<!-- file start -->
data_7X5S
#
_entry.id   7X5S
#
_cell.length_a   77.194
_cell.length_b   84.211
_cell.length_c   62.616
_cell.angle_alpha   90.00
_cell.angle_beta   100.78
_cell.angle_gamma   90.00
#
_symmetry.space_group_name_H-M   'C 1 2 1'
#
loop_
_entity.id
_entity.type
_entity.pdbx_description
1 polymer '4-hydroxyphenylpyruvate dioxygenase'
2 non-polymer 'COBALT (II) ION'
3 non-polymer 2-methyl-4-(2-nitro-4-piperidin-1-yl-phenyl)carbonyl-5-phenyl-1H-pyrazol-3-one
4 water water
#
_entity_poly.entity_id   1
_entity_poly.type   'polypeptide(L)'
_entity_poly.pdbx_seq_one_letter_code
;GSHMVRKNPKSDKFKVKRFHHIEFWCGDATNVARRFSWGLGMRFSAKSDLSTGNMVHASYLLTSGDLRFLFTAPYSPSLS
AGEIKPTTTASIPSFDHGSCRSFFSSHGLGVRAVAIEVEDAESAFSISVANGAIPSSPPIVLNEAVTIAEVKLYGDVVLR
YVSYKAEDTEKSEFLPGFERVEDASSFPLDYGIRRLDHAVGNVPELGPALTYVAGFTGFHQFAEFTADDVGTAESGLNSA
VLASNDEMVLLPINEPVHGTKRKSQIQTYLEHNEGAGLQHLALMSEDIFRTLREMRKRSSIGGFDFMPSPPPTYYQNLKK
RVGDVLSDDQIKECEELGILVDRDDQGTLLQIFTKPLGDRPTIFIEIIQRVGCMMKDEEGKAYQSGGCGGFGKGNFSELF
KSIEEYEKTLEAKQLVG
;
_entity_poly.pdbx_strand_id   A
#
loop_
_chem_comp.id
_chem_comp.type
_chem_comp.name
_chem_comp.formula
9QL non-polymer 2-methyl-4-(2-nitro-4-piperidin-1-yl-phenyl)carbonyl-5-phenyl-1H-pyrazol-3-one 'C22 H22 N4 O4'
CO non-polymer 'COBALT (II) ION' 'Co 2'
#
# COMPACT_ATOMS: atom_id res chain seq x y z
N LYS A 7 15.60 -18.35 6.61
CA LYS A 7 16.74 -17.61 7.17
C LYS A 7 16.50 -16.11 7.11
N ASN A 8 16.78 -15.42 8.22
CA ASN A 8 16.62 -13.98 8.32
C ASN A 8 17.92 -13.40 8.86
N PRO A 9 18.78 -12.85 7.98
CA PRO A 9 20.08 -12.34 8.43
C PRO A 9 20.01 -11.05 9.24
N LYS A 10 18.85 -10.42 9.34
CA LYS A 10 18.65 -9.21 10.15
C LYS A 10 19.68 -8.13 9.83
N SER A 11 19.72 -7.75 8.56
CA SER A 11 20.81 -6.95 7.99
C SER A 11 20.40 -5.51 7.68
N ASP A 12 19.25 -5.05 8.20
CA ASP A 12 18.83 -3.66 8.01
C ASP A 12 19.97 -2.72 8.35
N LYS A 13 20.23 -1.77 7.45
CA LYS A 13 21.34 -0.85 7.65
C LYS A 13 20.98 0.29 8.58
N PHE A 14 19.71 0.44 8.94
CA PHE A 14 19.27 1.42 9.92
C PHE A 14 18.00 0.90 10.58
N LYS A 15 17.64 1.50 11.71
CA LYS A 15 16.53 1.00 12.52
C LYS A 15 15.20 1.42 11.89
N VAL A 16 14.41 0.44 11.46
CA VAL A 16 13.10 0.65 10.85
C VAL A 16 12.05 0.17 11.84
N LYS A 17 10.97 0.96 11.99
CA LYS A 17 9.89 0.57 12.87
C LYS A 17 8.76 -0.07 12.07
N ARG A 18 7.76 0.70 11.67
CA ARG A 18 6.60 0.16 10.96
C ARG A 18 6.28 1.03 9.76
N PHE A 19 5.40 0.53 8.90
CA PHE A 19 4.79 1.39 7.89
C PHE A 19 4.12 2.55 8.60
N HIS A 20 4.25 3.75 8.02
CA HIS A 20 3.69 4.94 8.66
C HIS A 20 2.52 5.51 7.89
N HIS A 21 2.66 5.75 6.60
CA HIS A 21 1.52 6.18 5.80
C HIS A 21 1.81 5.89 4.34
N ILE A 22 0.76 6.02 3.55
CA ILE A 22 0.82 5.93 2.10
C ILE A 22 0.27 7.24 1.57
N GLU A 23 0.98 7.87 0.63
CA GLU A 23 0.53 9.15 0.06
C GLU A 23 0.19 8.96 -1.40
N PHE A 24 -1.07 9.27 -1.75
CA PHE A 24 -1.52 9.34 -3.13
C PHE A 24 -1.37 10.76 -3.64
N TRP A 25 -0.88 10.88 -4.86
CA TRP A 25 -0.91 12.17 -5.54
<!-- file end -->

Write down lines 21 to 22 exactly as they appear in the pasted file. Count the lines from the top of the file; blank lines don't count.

4 water water
#